Marriage in Slovakia

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Marriage Of American Citizens In Slovakia

Marriage of American citizens in Slovakia must be contracted before the Slovak authorities in accordance with the Slovak law. The American Consul is not authorized to perform wedding ceremonies. A marriage which is legal under the laws of the country where it occurs is generally accepted as valid in the United States as long as it is not in violation of U.S. law.

The information furnished below is only a general guidance for American citizens, as the interpretation of the Slovak laws and regulations does not fall within the competence of the American Embassy. American citizens desiring to contract marriage in Slovakia may wish to contact the Slovak Embassy (3523 International Court, NW, Suite 250, Washington, D.C., 20008, tel: 202-237-1054,, or the Slovak Marriage Registrar’s Office (“Matrika”) in the locality where they intend to contract marriage.

An American citizen must establish to the satisfaction of the Slovak authorities that he/she is free to marry under the laws of the State of his residence in the United States. Slovak authorities generally accept a Marriage Affidavit signed in the presence of a U.S. Consul as evidence in this regard. Further details on notarial services at the Embassy in Bratislava.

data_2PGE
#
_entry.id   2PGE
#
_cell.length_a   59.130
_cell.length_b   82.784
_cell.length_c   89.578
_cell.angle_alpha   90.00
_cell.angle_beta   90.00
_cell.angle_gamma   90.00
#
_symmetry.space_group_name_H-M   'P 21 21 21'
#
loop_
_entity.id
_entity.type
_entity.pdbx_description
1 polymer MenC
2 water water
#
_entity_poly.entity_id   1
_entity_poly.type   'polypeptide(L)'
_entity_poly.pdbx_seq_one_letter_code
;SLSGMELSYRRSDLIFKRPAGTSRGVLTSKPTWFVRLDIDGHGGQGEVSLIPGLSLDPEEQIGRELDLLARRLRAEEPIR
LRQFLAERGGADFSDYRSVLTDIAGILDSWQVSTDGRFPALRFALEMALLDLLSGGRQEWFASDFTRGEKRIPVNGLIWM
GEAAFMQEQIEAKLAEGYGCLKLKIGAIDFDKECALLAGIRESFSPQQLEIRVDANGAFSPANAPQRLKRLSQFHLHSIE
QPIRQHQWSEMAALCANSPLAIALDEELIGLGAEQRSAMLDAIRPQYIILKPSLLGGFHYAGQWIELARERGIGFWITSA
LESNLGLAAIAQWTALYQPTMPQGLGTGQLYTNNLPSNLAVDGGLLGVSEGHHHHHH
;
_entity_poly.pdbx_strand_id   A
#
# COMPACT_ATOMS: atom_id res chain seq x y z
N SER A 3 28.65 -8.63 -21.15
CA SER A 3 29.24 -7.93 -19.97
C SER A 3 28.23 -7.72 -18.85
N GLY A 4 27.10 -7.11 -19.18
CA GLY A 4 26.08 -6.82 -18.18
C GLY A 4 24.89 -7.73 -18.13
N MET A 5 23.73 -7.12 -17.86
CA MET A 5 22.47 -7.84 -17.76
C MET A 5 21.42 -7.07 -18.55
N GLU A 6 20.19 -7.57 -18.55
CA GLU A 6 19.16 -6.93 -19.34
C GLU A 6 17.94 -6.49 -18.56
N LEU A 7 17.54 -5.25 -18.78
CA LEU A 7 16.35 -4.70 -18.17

The following documents are generally required by the Slovak law in order for an American citizen to obtain a marriage license from a Slovak Matrika:

  • Documentation regarding eligibility to marry (i.e.: the Marriage Affidavit and, if previously married, documentation about termination of any previous marriage – such as a divorce decree or death certificate, duly legalized for use in Slovakia)
  • Birth Certificate which (1) contains the names, dates and places of births of the parents and (2) has been legalized for use in Slovakia
  • U.S. passport

Immigration To The United States Of A New Spouse

A foreign citizen does not acquire United States citizenship through marriage to an American citizen. He/She must obtain an immigrant visa to be able to reside in the United States. Once he/she enters the U.S. as an immigrant, he/she will become a Legal Permanent Resident of the United States (i.e. a “green card’ holder) and legally able to live or work there permanently. A Legal Permanent Resident can then choose to apply for naturalization in order to become a citizen of the U.S., although he/she must first fulfill certain requirements. More information.

A U.S. citizen begins the immigration process of his/her non-citizen spouse by filing an I-130 Petition with the U.S. Department of Homeland Security’s office of U.S. Citizenship and Immigration Services (USCIS). Once the petition has been approved, USCIS will forward it to the embassy or consulate that processes immigrant visas for the region where the spouse resides. More information.